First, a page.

As we welcome a new golfer-President, it should be remembered that William Howard Taft, our first true golfing President, became the 27th leader of our country March 4, 1909, one hundred years ago. Taft began playing golf in 1896 and was the first President of the Cincinnati Golf Club before going to Washington. While President of the United States, Taft often played golf with Walter J. Travis, founder of the magazine “The American Golfer” and for many years a very fine amateur golfer.
This is how Travis, in the June 1909 issue of his magazine, described the play of Taft,
“If the President will pardon me, I do not really think he would have much chance of qualifying in one of our amateur championships, but for all that he plays a very sound game, one free from bad faults of any kind … far better than the average ‘duffer,’ both in style and results.”
Travis goes on to write that, “Taft, in his modesty, some little time ago described his game as being of the bumble-puppy order.” Travis disagreed saying that the President “has nothing to ‘unlearn’ or correct and needs only some steady practice to develop a strong game.” Don’t we all!
Travis and Taft were sometimes partners in four-ball and best-ball matches. Apparently they played matches against each other as well. In fact, they were immortalized as being opponents in a poem called “A New Ballad of Chevy Chase,” by a poet who signed with only his initials “J McC T.” The poem also appeared in the June 1909 issue of “The American Golfer.”
The contest took place at the Chevy Chase Club course, the President’s home course “even for some years…before” taking office.”
“The name “Chevy Chase” came from the British Isles, where a famous battle was fought between Lord Douglas and Earl Percy on the border line between England and Scotland. Just after the District of Columbia was ceded to the federal government by the State of Maryland, it was found that a certain farm was on the border line of Maryland and the District, so the owner of the land called his homestead and plantation “Chevy Chase,” after the “Chevy Chace” of the ancient ballad.” (“The American Golfer” June 1909)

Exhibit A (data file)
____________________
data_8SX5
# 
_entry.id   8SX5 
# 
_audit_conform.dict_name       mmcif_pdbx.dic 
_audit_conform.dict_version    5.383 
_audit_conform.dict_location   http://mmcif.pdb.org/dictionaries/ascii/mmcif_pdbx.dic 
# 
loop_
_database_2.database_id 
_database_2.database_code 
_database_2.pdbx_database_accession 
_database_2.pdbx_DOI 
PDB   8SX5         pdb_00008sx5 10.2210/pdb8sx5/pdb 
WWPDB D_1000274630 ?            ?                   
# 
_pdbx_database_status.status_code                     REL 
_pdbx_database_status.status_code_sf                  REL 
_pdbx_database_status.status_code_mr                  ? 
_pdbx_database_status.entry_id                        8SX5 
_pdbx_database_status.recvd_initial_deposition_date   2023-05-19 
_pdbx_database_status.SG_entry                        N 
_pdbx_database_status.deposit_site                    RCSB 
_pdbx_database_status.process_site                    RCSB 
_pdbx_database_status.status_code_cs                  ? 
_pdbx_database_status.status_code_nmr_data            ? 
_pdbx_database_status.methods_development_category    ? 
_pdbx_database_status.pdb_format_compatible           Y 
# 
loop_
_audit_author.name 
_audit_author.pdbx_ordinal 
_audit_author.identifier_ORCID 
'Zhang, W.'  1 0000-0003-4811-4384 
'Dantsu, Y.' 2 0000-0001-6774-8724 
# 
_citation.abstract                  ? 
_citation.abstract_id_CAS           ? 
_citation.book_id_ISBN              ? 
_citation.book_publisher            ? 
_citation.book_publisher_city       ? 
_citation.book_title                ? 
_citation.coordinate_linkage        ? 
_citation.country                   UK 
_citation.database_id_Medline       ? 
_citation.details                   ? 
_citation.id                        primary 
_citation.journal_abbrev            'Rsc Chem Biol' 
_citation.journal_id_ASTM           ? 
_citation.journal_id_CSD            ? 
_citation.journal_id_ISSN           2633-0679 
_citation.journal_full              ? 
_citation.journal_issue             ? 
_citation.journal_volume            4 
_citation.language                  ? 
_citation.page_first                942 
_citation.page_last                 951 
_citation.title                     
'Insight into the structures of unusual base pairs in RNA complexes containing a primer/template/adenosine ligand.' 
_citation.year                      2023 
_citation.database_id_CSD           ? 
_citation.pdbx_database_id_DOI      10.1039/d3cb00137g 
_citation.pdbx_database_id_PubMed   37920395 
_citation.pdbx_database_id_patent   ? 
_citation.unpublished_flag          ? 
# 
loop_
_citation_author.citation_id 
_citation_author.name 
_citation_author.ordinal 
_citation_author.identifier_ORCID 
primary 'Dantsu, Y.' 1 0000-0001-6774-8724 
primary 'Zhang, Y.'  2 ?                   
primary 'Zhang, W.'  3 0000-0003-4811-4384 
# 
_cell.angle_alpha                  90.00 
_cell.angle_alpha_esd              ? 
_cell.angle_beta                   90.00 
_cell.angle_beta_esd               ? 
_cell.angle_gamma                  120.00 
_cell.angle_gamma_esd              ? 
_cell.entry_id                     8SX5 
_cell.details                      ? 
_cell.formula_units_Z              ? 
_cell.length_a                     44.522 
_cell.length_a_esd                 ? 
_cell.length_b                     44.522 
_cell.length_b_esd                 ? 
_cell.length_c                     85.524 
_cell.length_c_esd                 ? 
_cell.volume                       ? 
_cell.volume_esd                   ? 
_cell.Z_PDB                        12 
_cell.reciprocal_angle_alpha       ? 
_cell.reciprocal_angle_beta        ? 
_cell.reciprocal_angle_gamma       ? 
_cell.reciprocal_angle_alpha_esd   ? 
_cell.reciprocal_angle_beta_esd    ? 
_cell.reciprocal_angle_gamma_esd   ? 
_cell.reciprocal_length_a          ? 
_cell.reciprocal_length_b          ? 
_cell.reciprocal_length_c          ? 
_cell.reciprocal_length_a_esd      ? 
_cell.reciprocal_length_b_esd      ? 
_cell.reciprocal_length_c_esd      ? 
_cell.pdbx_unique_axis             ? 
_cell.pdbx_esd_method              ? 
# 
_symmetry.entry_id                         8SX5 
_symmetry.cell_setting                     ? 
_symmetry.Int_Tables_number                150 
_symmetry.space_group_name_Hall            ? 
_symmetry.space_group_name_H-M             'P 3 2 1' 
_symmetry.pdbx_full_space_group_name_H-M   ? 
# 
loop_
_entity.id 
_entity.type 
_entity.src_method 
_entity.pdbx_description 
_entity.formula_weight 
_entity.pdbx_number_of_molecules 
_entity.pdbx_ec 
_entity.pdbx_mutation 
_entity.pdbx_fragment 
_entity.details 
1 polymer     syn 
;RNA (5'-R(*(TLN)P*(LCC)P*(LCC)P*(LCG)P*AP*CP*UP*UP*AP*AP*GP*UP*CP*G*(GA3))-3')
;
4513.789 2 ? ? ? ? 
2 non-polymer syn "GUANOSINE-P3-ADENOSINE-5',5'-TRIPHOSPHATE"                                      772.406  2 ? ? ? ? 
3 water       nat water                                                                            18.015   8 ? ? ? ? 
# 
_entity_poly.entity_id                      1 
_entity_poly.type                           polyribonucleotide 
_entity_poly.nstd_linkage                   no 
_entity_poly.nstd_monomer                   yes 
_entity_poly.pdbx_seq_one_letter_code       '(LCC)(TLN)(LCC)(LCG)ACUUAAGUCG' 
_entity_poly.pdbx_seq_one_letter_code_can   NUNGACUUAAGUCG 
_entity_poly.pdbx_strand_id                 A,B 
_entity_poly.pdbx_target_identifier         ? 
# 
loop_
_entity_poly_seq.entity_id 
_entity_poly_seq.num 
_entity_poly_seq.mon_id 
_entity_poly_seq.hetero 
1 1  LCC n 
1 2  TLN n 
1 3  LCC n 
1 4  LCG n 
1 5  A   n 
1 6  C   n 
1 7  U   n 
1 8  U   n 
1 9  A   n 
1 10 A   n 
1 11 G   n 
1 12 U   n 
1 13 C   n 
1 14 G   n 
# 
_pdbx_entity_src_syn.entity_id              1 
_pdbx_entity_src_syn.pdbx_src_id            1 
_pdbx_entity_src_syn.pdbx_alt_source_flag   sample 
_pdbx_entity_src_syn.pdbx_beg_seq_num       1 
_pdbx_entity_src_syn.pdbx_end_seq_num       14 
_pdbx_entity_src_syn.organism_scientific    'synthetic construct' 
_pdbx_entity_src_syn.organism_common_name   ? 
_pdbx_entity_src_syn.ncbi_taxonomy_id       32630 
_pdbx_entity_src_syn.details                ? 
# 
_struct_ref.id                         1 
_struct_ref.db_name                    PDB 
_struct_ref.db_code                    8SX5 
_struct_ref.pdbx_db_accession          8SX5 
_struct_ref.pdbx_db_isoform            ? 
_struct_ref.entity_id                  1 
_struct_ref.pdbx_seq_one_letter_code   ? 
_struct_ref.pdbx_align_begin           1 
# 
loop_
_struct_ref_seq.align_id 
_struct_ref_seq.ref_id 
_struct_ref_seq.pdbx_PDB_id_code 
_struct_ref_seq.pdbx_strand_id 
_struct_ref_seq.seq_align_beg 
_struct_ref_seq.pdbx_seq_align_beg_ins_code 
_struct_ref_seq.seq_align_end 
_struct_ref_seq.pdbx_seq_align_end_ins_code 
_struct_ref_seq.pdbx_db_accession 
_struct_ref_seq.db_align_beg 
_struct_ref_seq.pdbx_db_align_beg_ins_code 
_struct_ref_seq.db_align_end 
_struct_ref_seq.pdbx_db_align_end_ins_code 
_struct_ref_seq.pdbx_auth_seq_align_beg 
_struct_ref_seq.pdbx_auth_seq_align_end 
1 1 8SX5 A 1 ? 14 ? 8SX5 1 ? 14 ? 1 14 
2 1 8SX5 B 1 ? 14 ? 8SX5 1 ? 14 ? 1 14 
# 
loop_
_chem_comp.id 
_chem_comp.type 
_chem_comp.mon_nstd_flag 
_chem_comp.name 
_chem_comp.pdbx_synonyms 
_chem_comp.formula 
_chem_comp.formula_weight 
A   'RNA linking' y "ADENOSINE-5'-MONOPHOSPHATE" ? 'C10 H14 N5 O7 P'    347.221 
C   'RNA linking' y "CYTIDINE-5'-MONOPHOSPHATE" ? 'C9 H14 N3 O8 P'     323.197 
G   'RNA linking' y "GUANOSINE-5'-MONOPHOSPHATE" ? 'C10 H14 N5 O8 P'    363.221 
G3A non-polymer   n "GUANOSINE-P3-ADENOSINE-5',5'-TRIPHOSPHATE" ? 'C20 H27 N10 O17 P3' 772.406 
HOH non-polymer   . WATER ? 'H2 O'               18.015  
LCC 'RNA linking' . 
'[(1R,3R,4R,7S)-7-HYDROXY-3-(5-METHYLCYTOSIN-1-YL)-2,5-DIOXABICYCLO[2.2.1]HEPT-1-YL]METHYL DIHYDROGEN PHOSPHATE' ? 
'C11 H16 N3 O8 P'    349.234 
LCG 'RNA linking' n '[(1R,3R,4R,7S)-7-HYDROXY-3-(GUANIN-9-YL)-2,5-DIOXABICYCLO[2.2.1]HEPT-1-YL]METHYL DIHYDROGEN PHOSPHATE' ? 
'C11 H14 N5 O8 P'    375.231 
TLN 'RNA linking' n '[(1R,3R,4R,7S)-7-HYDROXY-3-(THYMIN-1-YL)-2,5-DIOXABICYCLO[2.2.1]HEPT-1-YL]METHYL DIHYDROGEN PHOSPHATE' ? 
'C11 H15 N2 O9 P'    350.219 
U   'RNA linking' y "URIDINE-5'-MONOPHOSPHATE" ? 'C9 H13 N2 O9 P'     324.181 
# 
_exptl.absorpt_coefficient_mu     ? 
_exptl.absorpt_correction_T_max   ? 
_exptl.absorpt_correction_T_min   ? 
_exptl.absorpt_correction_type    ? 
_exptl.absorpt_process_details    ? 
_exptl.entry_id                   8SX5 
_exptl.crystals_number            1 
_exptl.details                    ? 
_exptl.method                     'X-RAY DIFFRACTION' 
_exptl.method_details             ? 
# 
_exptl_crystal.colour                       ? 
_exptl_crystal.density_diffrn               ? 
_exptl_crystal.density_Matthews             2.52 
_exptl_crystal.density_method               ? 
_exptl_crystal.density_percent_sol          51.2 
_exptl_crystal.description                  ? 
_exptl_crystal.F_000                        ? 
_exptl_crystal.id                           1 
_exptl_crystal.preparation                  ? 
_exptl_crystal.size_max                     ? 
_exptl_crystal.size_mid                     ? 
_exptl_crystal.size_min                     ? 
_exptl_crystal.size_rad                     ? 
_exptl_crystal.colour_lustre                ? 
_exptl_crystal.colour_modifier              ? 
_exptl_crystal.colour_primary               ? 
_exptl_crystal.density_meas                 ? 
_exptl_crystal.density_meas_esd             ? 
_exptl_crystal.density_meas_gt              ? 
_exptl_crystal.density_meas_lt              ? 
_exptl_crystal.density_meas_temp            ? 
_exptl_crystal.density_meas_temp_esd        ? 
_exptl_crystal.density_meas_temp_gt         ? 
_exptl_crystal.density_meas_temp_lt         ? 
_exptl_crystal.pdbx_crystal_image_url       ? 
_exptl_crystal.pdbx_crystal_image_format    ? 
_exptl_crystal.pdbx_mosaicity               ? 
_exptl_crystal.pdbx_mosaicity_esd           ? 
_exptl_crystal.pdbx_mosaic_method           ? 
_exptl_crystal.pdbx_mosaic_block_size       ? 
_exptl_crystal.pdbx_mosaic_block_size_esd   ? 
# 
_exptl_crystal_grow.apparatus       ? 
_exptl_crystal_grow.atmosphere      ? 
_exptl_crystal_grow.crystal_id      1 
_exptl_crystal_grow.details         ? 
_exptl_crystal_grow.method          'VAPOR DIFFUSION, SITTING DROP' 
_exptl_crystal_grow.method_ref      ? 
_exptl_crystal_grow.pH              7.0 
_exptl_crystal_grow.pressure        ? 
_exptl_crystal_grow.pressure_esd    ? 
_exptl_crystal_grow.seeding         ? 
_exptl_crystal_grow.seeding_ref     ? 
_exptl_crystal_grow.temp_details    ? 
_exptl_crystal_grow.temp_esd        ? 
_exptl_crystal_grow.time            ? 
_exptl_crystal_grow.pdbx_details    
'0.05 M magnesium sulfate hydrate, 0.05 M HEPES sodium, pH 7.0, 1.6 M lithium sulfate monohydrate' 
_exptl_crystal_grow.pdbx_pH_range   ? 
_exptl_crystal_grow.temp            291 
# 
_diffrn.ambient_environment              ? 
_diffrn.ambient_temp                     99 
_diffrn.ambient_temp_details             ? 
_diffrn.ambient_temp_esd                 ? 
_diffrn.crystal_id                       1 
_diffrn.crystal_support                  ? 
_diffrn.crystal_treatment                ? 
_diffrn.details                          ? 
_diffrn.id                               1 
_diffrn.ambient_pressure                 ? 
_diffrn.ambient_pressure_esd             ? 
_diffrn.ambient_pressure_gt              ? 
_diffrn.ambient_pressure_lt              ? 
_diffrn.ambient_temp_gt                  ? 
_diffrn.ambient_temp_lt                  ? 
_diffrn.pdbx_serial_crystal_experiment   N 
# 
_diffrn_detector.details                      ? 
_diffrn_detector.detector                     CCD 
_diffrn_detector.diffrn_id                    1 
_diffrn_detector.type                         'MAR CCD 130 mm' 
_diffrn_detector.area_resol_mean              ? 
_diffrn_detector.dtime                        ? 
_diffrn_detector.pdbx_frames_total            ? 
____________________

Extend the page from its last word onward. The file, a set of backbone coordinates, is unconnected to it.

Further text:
There were actually two ancient Ballads of Chevy Chase, the first one written in the 1430′s and the second in the 1620′s. The battle was a bloody one. According to the second ballad thirty five hundred combatants began the fight and only 108 survived. This ballad begins,
God prosper long our noble king,
Our lives and safeties all!
A woeful hunting once there did
In Chevy Chase befall.
Later on it tells of the deaths of the two principals, the Scottish Earl of Douglas, and the English Earl of Northumberland, Lord Percy.
A knight among the Scots there was
Who saw Earl Douglas die;
Who straight in wrath did vow revenge
Upon the Lord Percy:
Sir Hugh Montgomery was he called,
Who, with a spear full bright,
Well mounted on a gallant steed,
Ran fiercely through the fight;
And past the English archers all,
Without all dread or fear,
And through Earl Percy’s body then
He thrust his hateful spear.
The match between Travis and Taft as told in the “New Ballad” did not have quite the same drama. Never the less, the modern poet told his story with suitable gusto. Notice that he even manages to bring Percy and Douglas into his tale.
A NEW BALLAD OF CHEVY CHASE
By J. McC. T.
When Travis played the President
At ancient Chevy Chase
A stern and solemn glory lit
His Excellency’s face:
And all the fields were still as death,
And all the birdies held their breath,-
Lay on Macduff, lay on Macbeth,
The fighters took their place.
The wizard swung his hickory rod
And winged a mighty stroke.
“I’ll surely make him play the odd,”
The English Champion spoke.
And o’er the sand pit down the hill,
Like salmon running in a rill,
Past buttercup and daffodil,
The bounding ball then broke.
Our ruler of the Philippines,
Of Washington, D. C,
Was undismayed and boldly played
With style and manner free:
As from a Dreadnought, sturdy craft,
When twelve-inch guns roar fore and aft
Smote by the fist of Golfer Taft,
The blithe ball left the tee.
I shall not sing all manly deeds
Done on that doughty day;
The mighty shots made from high weeds,
The strenuous brassey play;
Long putts that filled the brimming cup,
And keen approaches running up-
No one was then a “bumble-pup”
On that triumphal way.
God bless you, Mr. President!
And bring you sportsman’s luck;
Keen eye, big heart and happiness
And all the gifts of Pluck
And on the fields of Chevy Chase
May all the deeds of Scottish Race,
Of Percy and of Douglas grace
Your contests, nip and tuck.
And now we have the possibility of “A New New Ballad of Chevy Chase” featuring Tiger Woods and President Obama!